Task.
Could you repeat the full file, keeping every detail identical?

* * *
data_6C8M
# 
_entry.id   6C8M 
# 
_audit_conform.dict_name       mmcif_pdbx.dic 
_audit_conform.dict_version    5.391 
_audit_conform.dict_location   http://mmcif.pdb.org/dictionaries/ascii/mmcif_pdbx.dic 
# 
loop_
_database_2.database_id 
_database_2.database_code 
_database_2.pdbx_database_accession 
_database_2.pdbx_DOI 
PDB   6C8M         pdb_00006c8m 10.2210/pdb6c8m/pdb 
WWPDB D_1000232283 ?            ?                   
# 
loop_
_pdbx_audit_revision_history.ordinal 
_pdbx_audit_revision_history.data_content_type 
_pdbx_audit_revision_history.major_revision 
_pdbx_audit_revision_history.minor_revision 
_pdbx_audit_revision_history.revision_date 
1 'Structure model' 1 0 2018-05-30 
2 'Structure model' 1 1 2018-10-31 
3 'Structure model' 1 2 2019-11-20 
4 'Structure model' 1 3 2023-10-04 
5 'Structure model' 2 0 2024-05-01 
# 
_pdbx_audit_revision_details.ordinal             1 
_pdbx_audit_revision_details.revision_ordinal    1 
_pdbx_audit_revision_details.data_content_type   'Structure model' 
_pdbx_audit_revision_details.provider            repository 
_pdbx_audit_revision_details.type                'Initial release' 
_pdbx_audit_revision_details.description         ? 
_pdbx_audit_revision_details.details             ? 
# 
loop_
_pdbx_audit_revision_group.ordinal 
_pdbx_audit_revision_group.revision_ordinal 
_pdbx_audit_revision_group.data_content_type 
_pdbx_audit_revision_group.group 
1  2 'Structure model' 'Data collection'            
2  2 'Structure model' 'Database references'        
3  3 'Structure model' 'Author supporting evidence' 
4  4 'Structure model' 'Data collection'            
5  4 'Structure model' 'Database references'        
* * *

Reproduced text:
data_6C8M
# 
_entry.id   6C8M 
# 
_audit_conform.dict_name       mmcif_pdbx.dic 
_audit_conform.dict_version    5.391 
_audit_conform.dict_location   http://mmcif.pdb.org/dictionaries/ascii/mmcif_pdbx.dic 
# 
loop_
_database_2.database_id 
_database_2.database_code 
_database_2.pdbx_database_accession 
_database_2.pdbx_DOI 
PDB   6C8M         pdb_00006c8m 10.2210/pdb6c8m/pdb 
WWPDB D_1000232283 ?            ?                   
# 
loop_
_pdbx_audit_revision_history.ordinal 
_pdbx_audit_revision_history.data_content_type 
_pdbx_audit_revision_history.major_revision 
_pdbx_audit_revision_history.minor_revision 
_pdbx_audit_revision_history.revision_date 
1 'Structure model' 1 0 2018-05-30 
2 'Structure model' 1 1 2018-10-31 
3 'Structure model' 1 2 2019-11-20 
4 'Structure model' 1 3 2023-10-04 
5 'Structure model' 2 0 2024-05-01 
# 
_pdbx_audit_revision_details.ordinal             1 
_pdbx_audit_revision_details.revision_ordinal    1 
_pdbx_audit_revision_details.data_content_type   'Structure model' 
_pdbx_audit_revision_details.provider            repository 
_pdbx_audit_revision_details.type                'Initial release' 
_pdbx_audit_revision_details.description         ? 
_pdbx_audit_revision_details.details             ? 
# 
loop_
_pdbx_audit_revision_group.ordinal 
_pdbx_audit_revision_group.revision_ordinal 
_pdbx_audit_revision_group.data_content_type 
_pdbx_audit_revision_group.group 
1  2 'Structure model' 'Data collection'            
2  2 'Structure model' 'Database references'        
3  3 'Structure model' 'Author supporting evidence' 
4  4 'Structure model' 'Data collection'            
5  4 'Structure model' 'Database references'        